Tuesday, August 18, 2009

Senator Collins' blog- Yemen

On Sunday, we arrived in Yemen, an ancient land said to have been founded by Shem, Noah's son. Being there is like stepping back into an exotic world of several centuries ago. It is also one of the most dangerous places on earth.

Yemen is a tinderbox: the government is fighting two different insurgencies as well as Al Qaeda cells. It's strategically important because of its significant cargo ports and its location adjacent to Saudia Arabia.

Unlike the rest of the Arabian Pennisula, Yemen is extremely poor. It has little oil and has depleted a large amount of what it did have.

The country also faces a demographic time bomb with 60 percent of its population under the age of 25, creating a growing pool of recruits for Al Qaeda and for the insurgents, particularly given the very high rate of unemployment. The birth rate is 6.7 children, one of the highest in the world.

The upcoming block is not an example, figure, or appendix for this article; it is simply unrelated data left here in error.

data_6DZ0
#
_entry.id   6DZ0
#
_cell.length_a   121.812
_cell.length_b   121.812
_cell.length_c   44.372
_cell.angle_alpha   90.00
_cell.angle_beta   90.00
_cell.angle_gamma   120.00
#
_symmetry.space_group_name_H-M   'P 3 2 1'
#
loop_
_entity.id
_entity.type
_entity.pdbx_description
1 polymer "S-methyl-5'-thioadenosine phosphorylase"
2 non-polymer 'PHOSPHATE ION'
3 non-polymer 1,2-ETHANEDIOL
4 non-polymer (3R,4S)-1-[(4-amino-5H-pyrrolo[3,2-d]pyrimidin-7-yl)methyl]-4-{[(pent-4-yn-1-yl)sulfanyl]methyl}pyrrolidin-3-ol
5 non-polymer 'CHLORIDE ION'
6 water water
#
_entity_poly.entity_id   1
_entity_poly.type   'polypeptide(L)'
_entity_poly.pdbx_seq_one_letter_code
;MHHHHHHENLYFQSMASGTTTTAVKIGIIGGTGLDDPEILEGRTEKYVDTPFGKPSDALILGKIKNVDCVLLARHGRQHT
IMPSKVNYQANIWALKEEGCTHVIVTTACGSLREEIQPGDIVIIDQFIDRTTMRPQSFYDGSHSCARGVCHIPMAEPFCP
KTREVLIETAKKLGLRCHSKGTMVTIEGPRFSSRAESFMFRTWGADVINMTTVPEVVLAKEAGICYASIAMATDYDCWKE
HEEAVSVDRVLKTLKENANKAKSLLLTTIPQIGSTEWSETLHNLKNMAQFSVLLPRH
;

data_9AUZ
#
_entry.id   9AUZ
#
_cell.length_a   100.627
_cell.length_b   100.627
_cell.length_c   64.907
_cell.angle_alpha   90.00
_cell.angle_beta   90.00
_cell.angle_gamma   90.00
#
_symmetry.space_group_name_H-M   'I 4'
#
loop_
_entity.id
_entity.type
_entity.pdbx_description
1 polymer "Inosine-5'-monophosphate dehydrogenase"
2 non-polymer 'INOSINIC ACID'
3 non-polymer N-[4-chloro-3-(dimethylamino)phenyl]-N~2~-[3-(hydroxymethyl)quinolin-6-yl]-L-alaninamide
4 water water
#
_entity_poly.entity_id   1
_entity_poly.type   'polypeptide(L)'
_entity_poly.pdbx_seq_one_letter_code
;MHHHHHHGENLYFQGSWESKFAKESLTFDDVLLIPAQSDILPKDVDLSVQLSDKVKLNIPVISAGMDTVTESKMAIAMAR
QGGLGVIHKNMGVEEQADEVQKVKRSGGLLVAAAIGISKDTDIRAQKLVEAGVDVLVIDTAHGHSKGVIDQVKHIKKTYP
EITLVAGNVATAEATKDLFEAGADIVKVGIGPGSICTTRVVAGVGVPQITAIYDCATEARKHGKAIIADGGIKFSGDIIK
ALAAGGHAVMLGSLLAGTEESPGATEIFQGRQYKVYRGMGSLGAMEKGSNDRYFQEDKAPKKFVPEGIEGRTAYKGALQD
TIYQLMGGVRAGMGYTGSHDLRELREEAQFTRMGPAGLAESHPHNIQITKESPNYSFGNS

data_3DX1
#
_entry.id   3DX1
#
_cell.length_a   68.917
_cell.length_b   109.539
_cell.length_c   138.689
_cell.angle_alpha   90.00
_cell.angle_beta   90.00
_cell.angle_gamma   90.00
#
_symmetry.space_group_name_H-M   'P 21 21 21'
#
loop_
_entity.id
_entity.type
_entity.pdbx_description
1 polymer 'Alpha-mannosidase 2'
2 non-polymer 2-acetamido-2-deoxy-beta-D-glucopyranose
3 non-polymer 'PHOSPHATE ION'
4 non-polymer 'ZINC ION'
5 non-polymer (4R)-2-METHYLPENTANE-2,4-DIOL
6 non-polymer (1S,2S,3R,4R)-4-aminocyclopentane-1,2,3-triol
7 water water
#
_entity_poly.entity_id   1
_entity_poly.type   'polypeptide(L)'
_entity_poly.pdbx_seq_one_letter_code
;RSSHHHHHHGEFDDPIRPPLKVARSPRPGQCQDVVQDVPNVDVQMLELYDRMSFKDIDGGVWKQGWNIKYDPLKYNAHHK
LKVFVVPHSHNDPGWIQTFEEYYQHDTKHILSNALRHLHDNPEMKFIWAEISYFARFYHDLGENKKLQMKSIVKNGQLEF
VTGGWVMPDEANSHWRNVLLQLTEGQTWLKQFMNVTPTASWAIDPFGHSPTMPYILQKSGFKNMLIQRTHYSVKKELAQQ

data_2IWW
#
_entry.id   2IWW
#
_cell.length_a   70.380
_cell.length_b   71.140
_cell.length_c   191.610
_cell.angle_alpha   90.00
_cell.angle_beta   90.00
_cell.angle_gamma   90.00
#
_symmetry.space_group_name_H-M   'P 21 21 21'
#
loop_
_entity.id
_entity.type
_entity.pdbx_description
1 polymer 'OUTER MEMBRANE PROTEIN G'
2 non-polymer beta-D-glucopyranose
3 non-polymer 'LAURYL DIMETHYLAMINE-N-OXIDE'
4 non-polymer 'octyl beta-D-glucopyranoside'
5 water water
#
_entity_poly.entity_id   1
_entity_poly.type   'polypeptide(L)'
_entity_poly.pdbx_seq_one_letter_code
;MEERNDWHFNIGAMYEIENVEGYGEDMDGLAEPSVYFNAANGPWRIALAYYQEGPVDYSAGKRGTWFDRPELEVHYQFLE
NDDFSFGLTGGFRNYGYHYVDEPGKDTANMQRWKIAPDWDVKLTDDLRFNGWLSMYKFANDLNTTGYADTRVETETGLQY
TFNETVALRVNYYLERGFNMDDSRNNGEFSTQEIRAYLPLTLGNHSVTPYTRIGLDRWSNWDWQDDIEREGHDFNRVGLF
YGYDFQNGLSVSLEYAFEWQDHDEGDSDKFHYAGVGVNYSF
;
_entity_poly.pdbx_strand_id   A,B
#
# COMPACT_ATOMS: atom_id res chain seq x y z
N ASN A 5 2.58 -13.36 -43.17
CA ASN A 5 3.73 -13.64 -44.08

Yemen men often have more than one wife - at the same time. Most Yemeni women wear black abayas with only their eyes visible when they are in public.

Yemen also has a terrible problem with a native drug called qat that is chewed by 70 percent of the men and a growing number of women. Many of the men wear traditional short curved swords held by ornate belts. Envision this: most of the men are drugged with a stimulant every day and are carrying sharp knives!

All these factors combine to make Yemen unstable. The site of the infamous bombing of the USS Cole in the port of Aden in 2000, Yemen continues to be attractive terrority for Al Qaeda, which attacked our American embassy with suicide bombers just last September. Both the Ambassador and his wife, (who is a native of Sanford, Maine,) were at home at the time but escaped unhurt. Guards at the embassy were not so lucky - several died in repelling the attack.

Approximately 100 of the remaining 240 detainees at Guatanamo are from Yemen. What to do with them if Gitmo is closed is a major concern since some of the previously released Yemenis have rejoined Al Qaeda. We discussed this and other challenges with the Yemini President Saleh and separately with our Ambassador and the Embassy staff.

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